I love a good chicken rendang. Although beef rendang is still may favourite, chicken rendang has the advantage of being much quicker to cook.
So I do tend to make chicken rendang more often. I hope you love this authentic version that I have been making for years.
So good! Try this chicken rendang!
The history of the chicken rendang…
It’s believed that chicken rendang has Indian origins because of the cooking process and spices that are used.
Indian merchants brought the recipe to Indonesia and there is was adapted by the Minangkadu people to their own taste preferences using local ingredients.
Modern day chicken rendang originated in West Sumatra. It was originally prepared for to take along on long journeys as the spices and salt helped preserve the curry.
In fact, chicken rendang is actually better when stored for a few days after cooking though I haven’t tried taking it on a long journey without refrigeration. I probably won’t be doing that either.
Chicken rendang is also hugely popular in Singapore and Malaysia.
Most of the ingredients in an authentic chicken rendang can be easily sourced online and at your local supermarket.
One of the ingredients, is toasted grated coconut, kerisik in Asian shops.
You can easily make it by dry frying grated fresh or frozen coconut in a pan over medium heat until lightly browned and fragrant.
Toasting coconut for the curry.
About the dry chillies…
Dried red bird’s or Kashmiri chillies are used to make an authentic chicken rendang.
I use about 12 but you should always add chillies to taste! If 12 sounds like too many, use less!
You could also add more if you like a super spicy chicken rendang.
If you find it difficult to find whole dried chillies, you could just add chilli powder to taste.
This chicken rendang recipe is pretty super easy and doesn’t require a lot of preparation.
If more convenient, you could prepare the toasted coconut and cube the chicken a couple of days ahead of cooking.
I recommend getting all your ingredients together before starting though. This is a time saver and makes cooking easier.
It’s aways best to have your ingredients in front of you before starting. That way you won’t need to go searching your cupboards for ingredient while cooking.
Step by step photos
Infuse the whole spices in the oil for about 30 seconds.
Add the prepared rendang paste and fry to cook out the rawness.
Stir in the chicken and brown for a few minutes.
Stir in the coconut milk, lime leaves, tamarind, sugar and toasted coconut.
Simmer for about 30 minutes or until you are happy with the sauce consistency. The sauce should be quite thick.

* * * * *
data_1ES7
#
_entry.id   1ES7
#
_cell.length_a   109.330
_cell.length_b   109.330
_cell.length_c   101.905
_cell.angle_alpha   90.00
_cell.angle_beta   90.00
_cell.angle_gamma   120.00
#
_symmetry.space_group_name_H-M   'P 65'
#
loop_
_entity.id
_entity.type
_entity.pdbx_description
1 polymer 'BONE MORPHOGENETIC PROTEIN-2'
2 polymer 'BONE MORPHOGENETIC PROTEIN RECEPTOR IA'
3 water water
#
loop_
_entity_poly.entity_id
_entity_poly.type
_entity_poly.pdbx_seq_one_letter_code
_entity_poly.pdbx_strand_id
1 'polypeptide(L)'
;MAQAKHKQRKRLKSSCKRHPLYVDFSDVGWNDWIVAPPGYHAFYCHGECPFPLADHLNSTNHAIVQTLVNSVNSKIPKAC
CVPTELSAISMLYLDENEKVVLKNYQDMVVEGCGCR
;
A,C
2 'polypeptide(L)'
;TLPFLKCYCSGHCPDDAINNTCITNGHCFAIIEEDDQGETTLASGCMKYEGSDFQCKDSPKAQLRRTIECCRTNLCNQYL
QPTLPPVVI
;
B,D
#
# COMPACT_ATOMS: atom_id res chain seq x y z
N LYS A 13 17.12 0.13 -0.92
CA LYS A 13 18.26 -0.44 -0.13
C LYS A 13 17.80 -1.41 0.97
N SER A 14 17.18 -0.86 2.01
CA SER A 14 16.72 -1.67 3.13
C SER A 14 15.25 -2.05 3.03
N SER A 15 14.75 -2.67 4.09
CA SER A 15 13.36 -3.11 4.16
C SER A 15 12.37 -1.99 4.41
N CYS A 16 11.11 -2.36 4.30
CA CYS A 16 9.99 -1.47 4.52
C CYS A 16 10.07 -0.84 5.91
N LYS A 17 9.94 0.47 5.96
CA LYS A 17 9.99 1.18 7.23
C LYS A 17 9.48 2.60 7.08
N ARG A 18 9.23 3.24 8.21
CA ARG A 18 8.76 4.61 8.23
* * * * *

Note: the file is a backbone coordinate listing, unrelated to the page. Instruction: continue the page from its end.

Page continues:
I recommend serving chicken rendang with jasmine or Basmati rice.
Prep Time15 minutes
Cook Time30 minutes
Total Time45 minutes
70ml ( ¼ cup) coconut or rapeseed (canola) oil
1 x 5cm (2 inch) cinnamon stick
2 star anise
4 cardamom pods, lightly bruised
2 lemon grass stalks, white parts only, thinly sliced
800g (28 oz) chicken thighs, skinned and cubed
400ml (1 ½ cups) thick tinned (canned) coconut milk
250ml (1 cup) water
1 ½ tsp tamarind concentrate
5 lime leaves, stemmed and thinly sliced
6 tbsp toasted fresh or frozen grated coconut (kerisik)
1 tsp palm sugar – or more to taste
salt to taste
2 red spur chillies, thinly sliced to garnish
3 spring onions (scallions) thinly sliced to garnish
FOR THE RENDANG PASTE
6 shallots, roughly chopped
6 cloves garlic, smashed
1 inch galangal, roughly chopped
2 lime leaves, stemmed and roughly chopped
2 lemon grass, white parts only, thinly sliced
12 dried red chillies, soaked in water for 20 minutes
For best results, place all of the spice paste ingredients in a pestle and mortar and pound to a paste. This could take up to 30 minutes so you can use a food processor to speed things up which is what I normally do. Set aside until ready to cook.
Heat the oil in a large clay pot, wok or frying pan over medium-high heat. When visibly hot, stir in the whole spices and allow them to infuse into the oil for about 30 seconds. Then add the prepared rendang paste and fry for a further 30 seconds to cook out the rawness.
Add the thinly sliced lemongrass followed by the chicken and stir well to combine. Fry for about 5 minutes or until the chicken is almost cooked through and then add the coconut milk and just enough water to cover. I add about 250ml (1 cup). Add the lime leaves and bring to a simmer. Stir in the toasted coconut, tamarind and sugar and cover the pan to cook on a medium heat for about 20 minutes or until the sauce until the liquid has almost dried up and is coating the chicken pieces.
Check for seasoning, adding salt to taste and a little more sugar if desired and serve garnished with the sliced red chillies and spring onions (scallions).
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I hope you enjoy this authentic chicken rendang recipe. If you do give it a try, please let me know in the comments. I’d love to hear from you.
This was delicious and so satisfying to know I had cooked it from scratch!
I was a bit confused as my sauce was pale white and yet in the picture it’s fairly dark yet I followed the recipe exactly.
Will definitely be making again, perhaps beef next time!
Monday 4th of April 2022
Don't be too concerned about the colour of it, it depends a lot on the source of the ingredients used. As long as it tasted good...